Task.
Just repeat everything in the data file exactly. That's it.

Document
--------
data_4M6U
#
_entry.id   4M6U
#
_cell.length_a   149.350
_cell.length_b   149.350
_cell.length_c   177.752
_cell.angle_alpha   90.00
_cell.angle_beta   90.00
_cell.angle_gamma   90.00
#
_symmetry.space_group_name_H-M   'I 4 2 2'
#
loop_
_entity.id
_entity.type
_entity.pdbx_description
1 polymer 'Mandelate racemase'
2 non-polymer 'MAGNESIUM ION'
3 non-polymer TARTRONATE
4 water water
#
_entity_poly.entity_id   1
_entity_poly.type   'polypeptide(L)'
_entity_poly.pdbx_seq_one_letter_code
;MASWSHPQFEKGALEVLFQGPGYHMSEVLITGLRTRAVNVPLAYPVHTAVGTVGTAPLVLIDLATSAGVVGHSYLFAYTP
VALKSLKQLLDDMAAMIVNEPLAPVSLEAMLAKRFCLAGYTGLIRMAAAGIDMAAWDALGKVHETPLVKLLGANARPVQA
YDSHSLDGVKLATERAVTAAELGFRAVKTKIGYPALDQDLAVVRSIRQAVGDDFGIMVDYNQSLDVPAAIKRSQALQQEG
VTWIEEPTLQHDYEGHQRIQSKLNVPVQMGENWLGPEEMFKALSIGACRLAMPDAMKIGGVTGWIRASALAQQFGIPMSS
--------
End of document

data_4M6U
#
_entry.id   4M6U
#
_cell.length_a   149.350
_cell.length_b   149.350
_cell.length_c   177.752
_cell.angle_alpha   90.00
_cell.angle_beta   90.00
_cell.angle_gamma   90.00
#
_symmetry.space_group_name_H-M   'I 4 2 2'
#
loop_
_entity.id
_entity.type
_entity.pdbx_description
1 polymer 'Mandelate racemase'
2 non-polymer 'MAGNESIUM ION'
3 non-polymer TARTRONATE
4 water water
#
_entity_poly.entity_id   1
_entity_poly.type   'polypeptide(L)'
_entity_poly.pdbx_seq_one_letter_code
;MASWSHPQFEKGALEVLFQGPGYHMSEVLITGLRTRAVNVPLAYPVHTAVGTVGTAPLVLIDLATSAGVVGHSYLFAYTP
VALKSLKQLLDDMAAMIVNEPLAPVSLEAMLAKRFCLAGYTGLIRMAAAGIDMAAWDALGKVHETPLVKLLGANARPVQA
YDSHSLDGVKLATERAVTAAELGFRAVKTKIGYPALDQDLAVVRSIRQAVGDDFGIMVDYNQSLDVPAAIKRSQALQQEG
VTWIEEPTLQHDYEGHQRIQSKLNVPVQMGENWLGPEEMFKALSIGACRLAMPDAMKIGGVTGWIRASALAQQFGIPMSS